This January, Governor Wolf sent $1.8 million taxpayer dollars to consultants at McKinsey & Co., who ironically provided his budget secretary with a 78-page report entitled: “Achieving a sustainable budget for the Commonwealth of Pennsylvania.”
You don’t always get what you pay for. At over $23,000 per page, taxpayers should feel scammed – not once does the McKinsey report ever mention the term “public pension reform.” It was conspicuous, but probably not coincidental, that the topic was also avoided in the Governor’s February budget address.
How could any report on the “sustainability” of Pennsylvania’s fiscal condition, or any credible budget proposal for that matter, fail to mention our greatest budgetary cost-driver?
In fairness to Gov. Wolf, the makings of our pension crisis predate his tenure in office. Short-sighted policymaking, namely lavish benefit increases approved by Gov. Ridge and habitual underfunding under Gov. Rendell, are largely to blame. Unfavorable investment markets following 9/11 and throughout the Great Recession severely compounded our predicament.
Finger-pointing will not change our reality. Testimony delivered at a recent Senate Appropriations hearing revealed the two state pension systems have only 58 cents for every retirement dollar promised and combined “unfunded liabilities” (long-term projected debts) in excess of $62 billion. Alternate valuations of our debt portfolio are even worse.
As unfunded liabilities grow, additional budget dollars will be dedicated to servicing our enormous debt. Future generations (read: our children) will foot the bill.
Individuals will be faced with increased income, sales, and property taxes. Businesses will shoulder additional tax burdens as well, assuming they opt to remain in a tax climate like Pennsylvania’s.
Absent additional tax revenue, vulnerable populations will suffer as funding for core government services will need to be reduced or held stagnant. Classrooms will cease to be adequately funded. Roads, bridges and other public infrastructure will crumble from neglect. In extreme cases, retirement benefits could retroactively be reduced.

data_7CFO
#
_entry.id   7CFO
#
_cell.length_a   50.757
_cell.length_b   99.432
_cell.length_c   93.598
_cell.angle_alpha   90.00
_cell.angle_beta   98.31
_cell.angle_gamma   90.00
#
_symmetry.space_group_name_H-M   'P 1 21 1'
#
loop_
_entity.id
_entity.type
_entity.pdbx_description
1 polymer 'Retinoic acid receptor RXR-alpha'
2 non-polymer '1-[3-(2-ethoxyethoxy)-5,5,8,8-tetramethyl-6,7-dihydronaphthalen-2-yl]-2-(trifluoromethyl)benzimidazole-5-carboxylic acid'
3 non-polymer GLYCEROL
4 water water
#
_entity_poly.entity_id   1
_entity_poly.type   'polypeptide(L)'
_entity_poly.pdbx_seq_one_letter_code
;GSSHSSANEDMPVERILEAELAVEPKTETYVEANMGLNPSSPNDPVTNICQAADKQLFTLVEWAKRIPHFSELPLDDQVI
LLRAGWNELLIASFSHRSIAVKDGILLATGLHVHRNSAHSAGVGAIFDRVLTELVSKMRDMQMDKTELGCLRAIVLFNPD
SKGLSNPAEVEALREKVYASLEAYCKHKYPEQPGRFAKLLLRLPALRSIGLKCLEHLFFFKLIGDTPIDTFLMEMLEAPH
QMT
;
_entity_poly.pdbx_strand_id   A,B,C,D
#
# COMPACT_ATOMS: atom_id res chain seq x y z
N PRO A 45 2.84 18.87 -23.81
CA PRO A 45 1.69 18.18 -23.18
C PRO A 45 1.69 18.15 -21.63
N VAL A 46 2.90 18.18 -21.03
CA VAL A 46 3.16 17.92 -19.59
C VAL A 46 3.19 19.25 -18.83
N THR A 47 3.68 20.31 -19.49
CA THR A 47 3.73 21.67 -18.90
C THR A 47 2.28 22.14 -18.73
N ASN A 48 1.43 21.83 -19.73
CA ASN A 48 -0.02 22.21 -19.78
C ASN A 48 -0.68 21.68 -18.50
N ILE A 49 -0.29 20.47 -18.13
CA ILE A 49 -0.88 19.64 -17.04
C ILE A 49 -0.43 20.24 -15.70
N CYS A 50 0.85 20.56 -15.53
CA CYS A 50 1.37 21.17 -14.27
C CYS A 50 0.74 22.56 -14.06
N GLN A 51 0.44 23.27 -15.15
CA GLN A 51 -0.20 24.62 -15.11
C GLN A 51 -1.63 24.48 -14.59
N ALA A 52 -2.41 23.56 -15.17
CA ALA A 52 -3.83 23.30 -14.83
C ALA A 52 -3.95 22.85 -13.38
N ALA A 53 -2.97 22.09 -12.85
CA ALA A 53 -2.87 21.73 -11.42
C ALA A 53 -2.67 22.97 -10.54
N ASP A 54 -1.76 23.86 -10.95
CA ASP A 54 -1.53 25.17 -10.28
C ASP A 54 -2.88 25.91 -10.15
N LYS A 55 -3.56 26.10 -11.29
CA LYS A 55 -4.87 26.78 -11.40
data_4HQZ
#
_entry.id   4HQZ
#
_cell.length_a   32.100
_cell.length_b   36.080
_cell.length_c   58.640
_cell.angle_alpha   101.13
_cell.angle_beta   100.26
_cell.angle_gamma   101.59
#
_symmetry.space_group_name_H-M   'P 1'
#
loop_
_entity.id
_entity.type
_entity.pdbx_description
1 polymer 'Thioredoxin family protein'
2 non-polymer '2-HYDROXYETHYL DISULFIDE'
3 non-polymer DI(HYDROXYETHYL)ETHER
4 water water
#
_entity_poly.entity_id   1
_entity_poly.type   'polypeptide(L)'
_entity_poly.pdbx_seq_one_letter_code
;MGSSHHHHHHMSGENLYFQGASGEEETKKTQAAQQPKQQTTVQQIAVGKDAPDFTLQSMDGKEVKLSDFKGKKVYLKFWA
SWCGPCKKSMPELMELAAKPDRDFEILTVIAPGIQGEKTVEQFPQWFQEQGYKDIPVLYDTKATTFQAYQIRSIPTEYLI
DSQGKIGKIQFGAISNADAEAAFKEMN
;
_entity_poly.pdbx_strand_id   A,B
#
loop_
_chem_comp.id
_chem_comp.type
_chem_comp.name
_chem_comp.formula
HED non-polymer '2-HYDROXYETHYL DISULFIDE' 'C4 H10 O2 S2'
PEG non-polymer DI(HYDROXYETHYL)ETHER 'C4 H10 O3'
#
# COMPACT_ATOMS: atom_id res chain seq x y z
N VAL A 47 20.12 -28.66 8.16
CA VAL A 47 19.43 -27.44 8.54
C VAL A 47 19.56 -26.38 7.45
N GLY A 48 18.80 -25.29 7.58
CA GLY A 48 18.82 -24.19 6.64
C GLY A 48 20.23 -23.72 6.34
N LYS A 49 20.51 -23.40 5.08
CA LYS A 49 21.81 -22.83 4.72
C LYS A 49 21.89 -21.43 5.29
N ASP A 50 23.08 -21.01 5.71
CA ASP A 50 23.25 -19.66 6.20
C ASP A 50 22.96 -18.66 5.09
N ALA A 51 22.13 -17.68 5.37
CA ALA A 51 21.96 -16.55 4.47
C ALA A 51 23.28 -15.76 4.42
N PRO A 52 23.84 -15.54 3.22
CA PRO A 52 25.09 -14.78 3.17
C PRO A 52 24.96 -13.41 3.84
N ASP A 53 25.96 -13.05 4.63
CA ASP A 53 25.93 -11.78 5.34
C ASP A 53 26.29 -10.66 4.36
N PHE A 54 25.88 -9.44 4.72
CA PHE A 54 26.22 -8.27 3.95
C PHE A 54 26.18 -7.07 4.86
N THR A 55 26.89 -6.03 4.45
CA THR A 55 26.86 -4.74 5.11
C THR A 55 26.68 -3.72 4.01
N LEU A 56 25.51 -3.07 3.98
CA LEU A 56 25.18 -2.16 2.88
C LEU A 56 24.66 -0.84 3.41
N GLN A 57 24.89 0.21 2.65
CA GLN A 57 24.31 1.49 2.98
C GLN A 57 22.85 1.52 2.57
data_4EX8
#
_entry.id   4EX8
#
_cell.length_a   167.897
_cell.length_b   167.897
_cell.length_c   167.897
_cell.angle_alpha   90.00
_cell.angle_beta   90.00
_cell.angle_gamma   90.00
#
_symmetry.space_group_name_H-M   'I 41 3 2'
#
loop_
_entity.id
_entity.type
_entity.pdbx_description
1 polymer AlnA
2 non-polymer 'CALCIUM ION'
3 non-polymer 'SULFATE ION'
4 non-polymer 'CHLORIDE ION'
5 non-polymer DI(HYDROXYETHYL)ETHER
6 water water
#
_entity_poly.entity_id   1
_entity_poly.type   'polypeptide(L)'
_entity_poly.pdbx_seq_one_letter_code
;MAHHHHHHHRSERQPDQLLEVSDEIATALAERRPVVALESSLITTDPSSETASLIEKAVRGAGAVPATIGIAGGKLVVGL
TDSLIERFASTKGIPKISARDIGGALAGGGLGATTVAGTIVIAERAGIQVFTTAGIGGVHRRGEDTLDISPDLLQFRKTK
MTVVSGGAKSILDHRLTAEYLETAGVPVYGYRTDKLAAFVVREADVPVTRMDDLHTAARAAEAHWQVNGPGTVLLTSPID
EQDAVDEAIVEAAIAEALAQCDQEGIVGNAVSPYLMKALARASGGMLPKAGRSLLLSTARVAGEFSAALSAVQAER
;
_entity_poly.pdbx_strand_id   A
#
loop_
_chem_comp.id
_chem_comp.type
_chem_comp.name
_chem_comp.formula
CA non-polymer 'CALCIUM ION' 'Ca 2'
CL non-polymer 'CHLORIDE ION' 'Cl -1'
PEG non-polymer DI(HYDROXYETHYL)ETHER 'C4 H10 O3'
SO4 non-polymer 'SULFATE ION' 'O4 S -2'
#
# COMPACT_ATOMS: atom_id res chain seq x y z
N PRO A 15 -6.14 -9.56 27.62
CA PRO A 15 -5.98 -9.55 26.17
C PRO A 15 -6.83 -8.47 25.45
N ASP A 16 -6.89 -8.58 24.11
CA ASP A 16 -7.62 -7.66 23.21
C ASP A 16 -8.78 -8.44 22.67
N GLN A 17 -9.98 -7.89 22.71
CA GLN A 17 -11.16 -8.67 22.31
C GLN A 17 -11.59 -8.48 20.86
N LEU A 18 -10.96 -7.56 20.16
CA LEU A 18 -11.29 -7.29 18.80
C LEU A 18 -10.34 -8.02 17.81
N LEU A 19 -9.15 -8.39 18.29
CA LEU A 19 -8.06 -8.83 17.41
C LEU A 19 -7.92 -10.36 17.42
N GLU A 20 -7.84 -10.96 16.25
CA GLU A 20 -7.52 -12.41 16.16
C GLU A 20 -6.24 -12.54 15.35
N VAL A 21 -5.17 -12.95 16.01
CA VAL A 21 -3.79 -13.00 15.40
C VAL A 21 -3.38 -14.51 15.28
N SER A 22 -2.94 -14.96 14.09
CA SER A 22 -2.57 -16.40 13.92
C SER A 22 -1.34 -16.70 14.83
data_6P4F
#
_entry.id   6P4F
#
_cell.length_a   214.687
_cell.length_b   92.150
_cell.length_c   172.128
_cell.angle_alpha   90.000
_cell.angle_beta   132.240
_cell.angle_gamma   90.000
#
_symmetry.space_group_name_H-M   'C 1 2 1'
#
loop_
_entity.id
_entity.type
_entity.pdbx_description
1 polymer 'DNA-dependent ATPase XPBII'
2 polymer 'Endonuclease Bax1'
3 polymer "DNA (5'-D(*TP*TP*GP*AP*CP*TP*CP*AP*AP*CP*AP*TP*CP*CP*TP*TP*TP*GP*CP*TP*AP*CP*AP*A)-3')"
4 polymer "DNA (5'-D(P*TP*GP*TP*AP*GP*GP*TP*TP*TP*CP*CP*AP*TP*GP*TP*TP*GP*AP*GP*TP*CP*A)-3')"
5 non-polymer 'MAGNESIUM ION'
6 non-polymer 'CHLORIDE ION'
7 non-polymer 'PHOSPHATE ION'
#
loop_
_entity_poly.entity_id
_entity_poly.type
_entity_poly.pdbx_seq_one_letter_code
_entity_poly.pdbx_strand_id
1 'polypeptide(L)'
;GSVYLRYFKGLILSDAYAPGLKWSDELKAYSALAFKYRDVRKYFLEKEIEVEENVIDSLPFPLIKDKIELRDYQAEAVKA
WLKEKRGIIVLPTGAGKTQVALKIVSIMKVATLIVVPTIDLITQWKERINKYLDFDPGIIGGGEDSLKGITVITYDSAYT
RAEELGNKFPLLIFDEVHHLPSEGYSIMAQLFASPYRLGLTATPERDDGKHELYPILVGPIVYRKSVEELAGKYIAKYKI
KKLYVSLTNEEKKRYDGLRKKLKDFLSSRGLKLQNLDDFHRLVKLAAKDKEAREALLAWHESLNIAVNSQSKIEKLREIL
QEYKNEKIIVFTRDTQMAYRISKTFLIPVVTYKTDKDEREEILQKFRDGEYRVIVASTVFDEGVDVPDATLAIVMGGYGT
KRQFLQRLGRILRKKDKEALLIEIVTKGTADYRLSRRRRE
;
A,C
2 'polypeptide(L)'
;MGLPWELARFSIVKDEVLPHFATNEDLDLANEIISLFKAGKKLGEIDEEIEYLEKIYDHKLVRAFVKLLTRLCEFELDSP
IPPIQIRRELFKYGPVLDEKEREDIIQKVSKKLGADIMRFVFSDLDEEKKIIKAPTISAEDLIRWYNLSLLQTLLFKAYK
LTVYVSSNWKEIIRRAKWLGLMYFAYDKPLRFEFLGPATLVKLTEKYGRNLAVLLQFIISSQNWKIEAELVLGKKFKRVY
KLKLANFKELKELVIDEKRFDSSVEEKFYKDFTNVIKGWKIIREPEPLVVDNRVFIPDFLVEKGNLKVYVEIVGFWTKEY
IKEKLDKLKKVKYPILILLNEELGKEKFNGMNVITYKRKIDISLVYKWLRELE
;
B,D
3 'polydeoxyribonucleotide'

To avoid these very real possibilities, the Governor, organized labor and members of the opposite party must first concede that the current “defined benefit” scheme is simply too risk-laden and too costly to administer.
Seventy-one cents of every dollar Pennsylvania pays its retired state and school workers comes from investment proceeds. When investment returns fall short of the state’s lofty assumptions, as they perennially do, the state accrues additional debt.
These investment shortfalls become debt because our retirement programs offer an antiquated, inflexible benefit plan. Bottom line: no matter how investments perform, the benefit owed to the retired state worker stays the same. The taxpayers of Pennsylvania inappropriately assume the investment risk under this flawed paradigm.
Second, consensus must be built on the parameters and design of a lasting reform proposal. A majority of Pennsylvanians, myself included, support enrolling future government and school employees into 401(k)-type retirement plans.
For decades, the 401(k) has been the preferred savings vehicle of the private sector. Not only does it provide flexibility and portability for today’s mobile workforce, it treats pensioners like adults by giving them a say in their investment strategy.
By definition, “defined contribution” plans prevent the accrual of additional debt, protecting the state’s credit rating and, more importantly, shifting considerable risk away from taxpaying families.
This week, I attached my name in support of the Senate’s latest pension reform bill. The legislation strikes a fair compromise by providing a “defined contribution” plan alongside a smaller traditional pension benefit, as well as an optional 401(k) for those who choose to enroll.
The bill, which impacts future hires only, has been fully vetted by the Legislature and replicates a bill which came just three votes shy of becoming law last year.
Despite its estimated $3 billion in savings, critics will claim it doesn’t save enough. Others will say anything less than a complete 401(k) plan is “reform in name only.”
Some detractors will say the plan provides a deficient benefit while conveniently overlooking Social Security income and private retirement savings. Perhaps the most disingenuous argument will be that the bill dissuades young workers from accepting employment offers from the state or local schools.
In the words of President Kennedy, “There are risks and costs to action. But they are far less than the long-range risks of comfortable inaction.” The Governor’s failure to even mention the pension crisis at best constitutes “comfortable inaction.” At worst it constitutes willful negligence.
The time for comfortable inaction has long since passed. The security and prosperity of our children and grandchildren are in grave jeopardy. The time for pension reform is now.